POM. So that when the National Party presents this vision of a multi-racial party that will be one day perhaps dominated by blacks and that it can attract significant numbers of black votes either in 1999 or 2004, is it really talking about a pipe dream?
WF. It's a pipe dream, and I'm not saying that in any sour grapes sense because they are the official opposition in the sense that they're the largest opposition party. Outside of massive realignment ...
POM. Sorry, you're saying it is a pipe dream?
WF. It is a pipe dream yes. The only survivor is in terms of participation in a massive revival. That's why De Klerk some months ago floated a notion of realignment but there were no takers for it. De Klerk as far as the other minority parties are concerned leads the National Party as the enemy in the next national elections. The 1999 elections as far as the opposition are going to be concerned is to fight against De Klerk to emerge as the most important opposition party.
POM. Would the same logic apply to the IFP? Is the IFP going to have difficulty trying to expand its electoral vote among whites?
WF. The IFP has got a strange degree of confidence in the future because there is no way in which it's a constituency that can be swept aside. It's not going to disappear. There is no prospect of it disappearing as there are prospects of De Klerk's National Party disappearing. We are deeply rooted in black society and the time must come when the relevance of the IFP is enhanced by a gravitation away from the ANC of disaffected voters and leaders.
POM. But I'm saying outside of KwaZulu/Natal if here you have a return to ethnic voting as revealed in the last elections in 1999 can we expect to see nationally, and I think you said yes, more ethnic voting and if this is true in terms of strategy must the IFP direct itself towards attracting the African vote away? Does its future lie in trying to take, pull away the African vote from the ANC or get hold of the disaffected African vote rather than pouring its resources into trying to attract white voters?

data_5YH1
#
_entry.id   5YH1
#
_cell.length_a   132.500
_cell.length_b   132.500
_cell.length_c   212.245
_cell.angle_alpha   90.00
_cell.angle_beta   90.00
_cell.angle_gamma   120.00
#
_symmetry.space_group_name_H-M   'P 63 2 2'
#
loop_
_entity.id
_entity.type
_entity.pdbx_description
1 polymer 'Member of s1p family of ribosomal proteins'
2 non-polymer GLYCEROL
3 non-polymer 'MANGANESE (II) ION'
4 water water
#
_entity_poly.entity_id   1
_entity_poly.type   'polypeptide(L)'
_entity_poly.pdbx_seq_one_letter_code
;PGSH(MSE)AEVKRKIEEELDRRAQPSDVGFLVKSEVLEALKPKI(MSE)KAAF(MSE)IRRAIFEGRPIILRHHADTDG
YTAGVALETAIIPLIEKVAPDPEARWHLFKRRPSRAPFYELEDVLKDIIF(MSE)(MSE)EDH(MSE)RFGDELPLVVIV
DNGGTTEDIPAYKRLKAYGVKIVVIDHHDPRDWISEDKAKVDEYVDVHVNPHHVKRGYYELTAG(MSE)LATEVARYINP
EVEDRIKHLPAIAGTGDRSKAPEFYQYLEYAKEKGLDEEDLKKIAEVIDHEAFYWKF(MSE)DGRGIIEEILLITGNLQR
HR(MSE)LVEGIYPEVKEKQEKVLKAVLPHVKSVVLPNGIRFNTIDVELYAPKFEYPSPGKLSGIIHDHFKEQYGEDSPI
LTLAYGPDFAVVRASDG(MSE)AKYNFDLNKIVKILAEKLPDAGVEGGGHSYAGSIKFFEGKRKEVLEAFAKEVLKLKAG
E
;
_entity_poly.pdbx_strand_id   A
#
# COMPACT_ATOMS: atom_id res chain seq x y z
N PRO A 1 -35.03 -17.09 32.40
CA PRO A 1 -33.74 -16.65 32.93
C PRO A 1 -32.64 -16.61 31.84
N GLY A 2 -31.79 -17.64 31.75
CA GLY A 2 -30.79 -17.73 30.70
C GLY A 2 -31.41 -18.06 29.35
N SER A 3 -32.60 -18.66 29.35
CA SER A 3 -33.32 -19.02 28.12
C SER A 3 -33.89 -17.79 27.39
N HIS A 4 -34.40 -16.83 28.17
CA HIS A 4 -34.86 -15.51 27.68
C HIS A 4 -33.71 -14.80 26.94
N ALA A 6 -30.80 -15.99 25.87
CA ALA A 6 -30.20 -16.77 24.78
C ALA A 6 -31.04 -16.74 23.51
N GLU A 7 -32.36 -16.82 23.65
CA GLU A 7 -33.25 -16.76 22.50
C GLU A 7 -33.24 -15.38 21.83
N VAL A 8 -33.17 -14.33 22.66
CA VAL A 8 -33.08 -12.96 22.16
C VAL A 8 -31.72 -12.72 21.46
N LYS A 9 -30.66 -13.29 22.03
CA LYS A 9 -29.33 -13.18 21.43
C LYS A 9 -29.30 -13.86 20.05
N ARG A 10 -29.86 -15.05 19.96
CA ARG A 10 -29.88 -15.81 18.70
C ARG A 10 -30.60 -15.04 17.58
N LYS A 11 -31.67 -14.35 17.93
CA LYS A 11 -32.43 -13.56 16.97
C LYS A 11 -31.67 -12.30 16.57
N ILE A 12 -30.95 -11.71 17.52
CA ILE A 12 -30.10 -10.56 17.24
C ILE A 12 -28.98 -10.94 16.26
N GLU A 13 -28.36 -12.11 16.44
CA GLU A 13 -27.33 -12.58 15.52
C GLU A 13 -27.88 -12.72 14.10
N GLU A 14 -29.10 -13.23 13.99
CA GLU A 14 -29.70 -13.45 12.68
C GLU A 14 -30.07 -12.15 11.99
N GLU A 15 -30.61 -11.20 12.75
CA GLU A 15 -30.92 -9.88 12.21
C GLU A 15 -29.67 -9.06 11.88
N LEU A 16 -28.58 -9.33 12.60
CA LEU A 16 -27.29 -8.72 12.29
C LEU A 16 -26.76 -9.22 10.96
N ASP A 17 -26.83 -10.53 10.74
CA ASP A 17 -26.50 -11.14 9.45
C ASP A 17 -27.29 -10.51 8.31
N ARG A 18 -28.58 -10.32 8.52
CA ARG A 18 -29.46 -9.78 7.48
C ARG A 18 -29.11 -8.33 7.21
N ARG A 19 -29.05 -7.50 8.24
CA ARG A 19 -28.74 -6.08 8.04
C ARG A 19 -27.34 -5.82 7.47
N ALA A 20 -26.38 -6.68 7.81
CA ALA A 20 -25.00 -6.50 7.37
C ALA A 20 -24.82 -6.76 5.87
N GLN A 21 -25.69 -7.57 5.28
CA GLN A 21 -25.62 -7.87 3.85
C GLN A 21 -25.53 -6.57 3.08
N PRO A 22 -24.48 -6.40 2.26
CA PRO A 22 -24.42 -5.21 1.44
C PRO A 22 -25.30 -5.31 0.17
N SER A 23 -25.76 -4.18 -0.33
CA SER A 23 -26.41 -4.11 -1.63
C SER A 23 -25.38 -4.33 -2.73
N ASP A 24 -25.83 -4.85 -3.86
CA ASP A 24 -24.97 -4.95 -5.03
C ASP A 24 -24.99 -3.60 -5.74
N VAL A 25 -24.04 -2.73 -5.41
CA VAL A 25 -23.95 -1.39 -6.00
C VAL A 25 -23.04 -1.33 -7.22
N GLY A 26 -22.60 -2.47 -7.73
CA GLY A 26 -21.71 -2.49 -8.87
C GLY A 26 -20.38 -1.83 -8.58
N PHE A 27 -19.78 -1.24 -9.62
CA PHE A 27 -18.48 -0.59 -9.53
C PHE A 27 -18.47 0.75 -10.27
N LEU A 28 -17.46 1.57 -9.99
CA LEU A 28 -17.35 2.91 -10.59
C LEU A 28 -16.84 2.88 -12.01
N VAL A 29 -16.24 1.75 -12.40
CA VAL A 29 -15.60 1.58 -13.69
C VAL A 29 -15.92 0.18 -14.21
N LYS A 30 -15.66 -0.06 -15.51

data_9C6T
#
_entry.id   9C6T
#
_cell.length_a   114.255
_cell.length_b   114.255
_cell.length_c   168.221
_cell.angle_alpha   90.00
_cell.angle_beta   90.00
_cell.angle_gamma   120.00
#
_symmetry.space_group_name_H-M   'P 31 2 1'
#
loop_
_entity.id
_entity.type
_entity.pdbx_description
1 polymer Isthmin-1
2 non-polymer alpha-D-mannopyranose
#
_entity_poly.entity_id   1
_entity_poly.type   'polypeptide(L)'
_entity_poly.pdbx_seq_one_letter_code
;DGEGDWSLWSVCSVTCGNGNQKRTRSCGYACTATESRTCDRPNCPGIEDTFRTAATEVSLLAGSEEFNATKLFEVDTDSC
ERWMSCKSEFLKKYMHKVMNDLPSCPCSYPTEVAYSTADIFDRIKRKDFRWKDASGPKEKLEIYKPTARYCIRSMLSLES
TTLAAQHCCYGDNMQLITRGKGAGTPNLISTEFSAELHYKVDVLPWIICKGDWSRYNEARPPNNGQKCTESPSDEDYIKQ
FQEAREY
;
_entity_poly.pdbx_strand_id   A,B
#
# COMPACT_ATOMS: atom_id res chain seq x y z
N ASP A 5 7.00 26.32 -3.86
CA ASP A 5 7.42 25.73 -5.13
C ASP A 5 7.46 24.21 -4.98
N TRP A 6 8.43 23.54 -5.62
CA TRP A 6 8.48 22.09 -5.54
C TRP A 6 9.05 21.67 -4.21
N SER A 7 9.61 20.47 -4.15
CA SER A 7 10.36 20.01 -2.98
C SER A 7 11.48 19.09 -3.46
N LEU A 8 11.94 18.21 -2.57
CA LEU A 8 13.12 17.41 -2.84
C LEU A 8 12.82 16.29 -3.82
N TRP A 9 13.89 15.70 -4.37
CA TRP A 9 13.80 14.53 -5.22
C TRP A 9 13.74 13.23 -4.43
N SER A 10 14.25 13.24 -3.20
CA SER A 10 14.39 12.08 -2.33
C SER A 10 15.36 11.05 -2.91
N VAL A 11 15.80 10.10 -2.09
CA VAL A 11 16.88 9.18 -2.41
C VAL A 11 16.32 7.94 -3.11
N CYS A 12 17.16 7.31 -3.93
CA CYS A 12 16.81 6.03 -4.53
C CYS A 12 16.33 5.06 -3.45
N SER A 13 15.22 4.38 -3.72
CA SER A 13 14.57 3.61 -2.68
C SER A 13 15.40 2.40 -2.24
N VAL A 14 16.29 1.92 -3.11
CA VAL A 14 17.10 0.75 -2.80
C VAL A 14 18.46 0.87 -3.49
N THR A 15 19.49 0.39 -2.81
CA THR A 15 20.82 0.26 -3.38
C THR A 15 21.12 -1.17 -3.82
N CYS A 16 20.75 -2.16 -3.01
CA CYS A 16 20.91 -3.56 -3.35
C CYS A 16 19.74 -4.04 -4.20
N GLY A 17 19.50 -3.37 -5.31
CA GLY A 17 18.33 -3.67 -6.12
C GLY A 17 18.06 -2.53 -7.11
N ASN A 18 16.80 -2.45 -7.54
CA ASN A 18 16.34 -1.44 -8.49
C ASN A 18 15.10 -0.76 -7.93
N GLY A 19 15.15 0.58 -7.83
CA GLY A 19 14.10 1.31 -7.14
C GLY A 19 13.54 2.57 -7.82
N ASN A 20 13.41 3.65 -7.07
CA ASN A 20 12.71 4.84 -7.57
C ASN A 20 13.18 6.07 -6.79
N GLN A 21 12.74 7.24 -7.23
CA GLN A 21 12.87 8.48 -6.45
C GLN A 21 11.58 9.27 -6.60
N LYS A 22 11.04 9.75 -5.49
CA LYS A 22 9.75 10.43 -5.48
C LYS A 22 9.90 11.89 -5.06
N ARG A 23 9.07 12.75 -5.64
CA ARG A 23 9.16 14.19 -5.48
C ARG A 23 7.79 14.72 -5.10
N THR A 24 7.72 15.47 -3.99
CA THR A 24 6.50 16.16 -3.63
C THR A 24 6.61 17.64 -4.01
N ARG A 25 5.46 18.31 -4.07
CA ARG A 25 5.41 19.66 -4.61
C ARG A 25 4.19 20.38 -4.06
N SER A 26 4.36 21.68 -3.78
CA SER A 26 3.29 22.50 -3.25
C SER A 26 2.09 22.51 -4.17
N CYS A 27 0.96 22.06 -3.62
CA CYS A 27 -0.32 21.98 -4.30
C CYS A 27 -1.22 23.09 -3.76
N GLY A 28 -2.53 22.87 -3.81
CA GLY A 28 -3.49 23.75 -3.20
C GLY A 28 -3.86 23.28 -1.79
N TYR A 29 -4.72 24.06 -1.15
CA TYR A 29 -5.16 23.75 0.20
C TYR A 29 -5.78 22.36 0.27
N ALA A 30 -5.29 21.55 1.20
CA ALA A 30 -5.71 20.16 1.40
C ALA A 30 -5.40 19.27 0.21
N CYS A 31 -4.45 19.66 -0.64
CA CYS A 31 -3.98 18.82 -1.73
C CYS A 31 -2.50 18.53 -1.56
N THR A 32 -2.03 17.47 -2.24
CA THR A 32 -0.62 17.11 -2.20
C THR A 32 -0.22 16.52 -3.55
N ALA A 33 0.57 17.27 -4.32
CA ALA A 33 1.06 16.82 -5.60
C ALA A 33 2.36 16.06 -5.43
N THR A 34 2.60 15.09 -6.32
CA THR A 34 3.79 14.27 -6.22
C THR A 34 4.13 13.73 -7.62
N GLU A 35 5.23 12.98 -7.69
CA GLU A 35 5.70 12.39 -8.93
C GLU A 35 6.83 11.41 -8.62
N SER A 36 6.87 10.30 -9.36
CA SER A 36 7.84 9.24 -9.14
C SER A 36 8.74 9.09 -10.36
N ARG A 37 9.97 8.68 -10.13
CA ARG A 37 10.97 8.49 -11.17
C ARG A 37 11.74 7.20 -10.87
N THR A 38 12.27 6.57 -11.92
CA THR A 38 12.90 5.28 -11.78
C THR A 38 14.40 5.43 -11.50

WF. No, it's not rather than. White, any other coloured voters together represent something like 24% of a total population. No party can ignore that percentage of electorate. One would have to, as much as one can, woo support from white voters. There is at the moment a protest vote against the IFP in white society, their protest is against some things Buthelezi has been doing.
POM. Sorry, a protest vote against?
WF. IFP. The white voters are protesting by voting for ANC, they're not voting pro-ANC, they're voting against the IFP, they are protesting at the created image of Buthelezi justified or unjustified, they're protesting against the IFP's recalcitrance in the negotiation process, they're protesting against a number of other elements in the IFP. So one doesn't see the lack of white votes for the IFP as being a permanent feature. It's a passing phenomena which I think we must address.
POM. Maybe we're talking at cross purposes. On the one hand I hear you saying that in the future we can expect whites to vote for the National Party and the DP, that they're returning to a pattern of ethnic voting. Indians will vote maybe increasingly for an Indian party or whatever, that if your party is to grow nationally, if whites are even moving away from the ANC back to the NP and the DP does your future not lie in putting your resources into attracting the large number of Africans who are becoming disaffected with the ANC?
WF. And the answer was no. The answer is that you've got to address both issues. Even if you've got an ethnic vote it doesn't mean to say that in black society you've got undifferentiated - there's also ethnic voting within the black society. There's an anti-IFP vote in Transkei. It's an ethnic vote. It's not only a black/white issue. What I'm saying is that that will remain a factor in voting patterns for some time ahead but it's not the only factor. It's vitally important that parties actually break out of that straitjacket. The fight for the white vote I think is a very important IFP fight and all I'm suggesting is that those white votes who are not trapped in ethnic voting, and we're not talking about everybody, we're talking about a tendency, it's vital that the IFP actually gain those votes as well as the disaffected ANC votes. But more importantly there's a huge floating vote, uncommitted, who in the first place are voting for power, voters run after power, they tend to vote for the most powerful figures and the most powerful party, but that will change over time. There will be more votes available to the IFP from the floating vote, a pool of floating vote and it's a very large pool. The protest vote against the IFP by whites and Indians in particular I think will be reversed. There are prospects of changes of voting patterns but not likely to be seen effectively by 1999 but in terms of medium or long term trends the IFP is very confident about the future.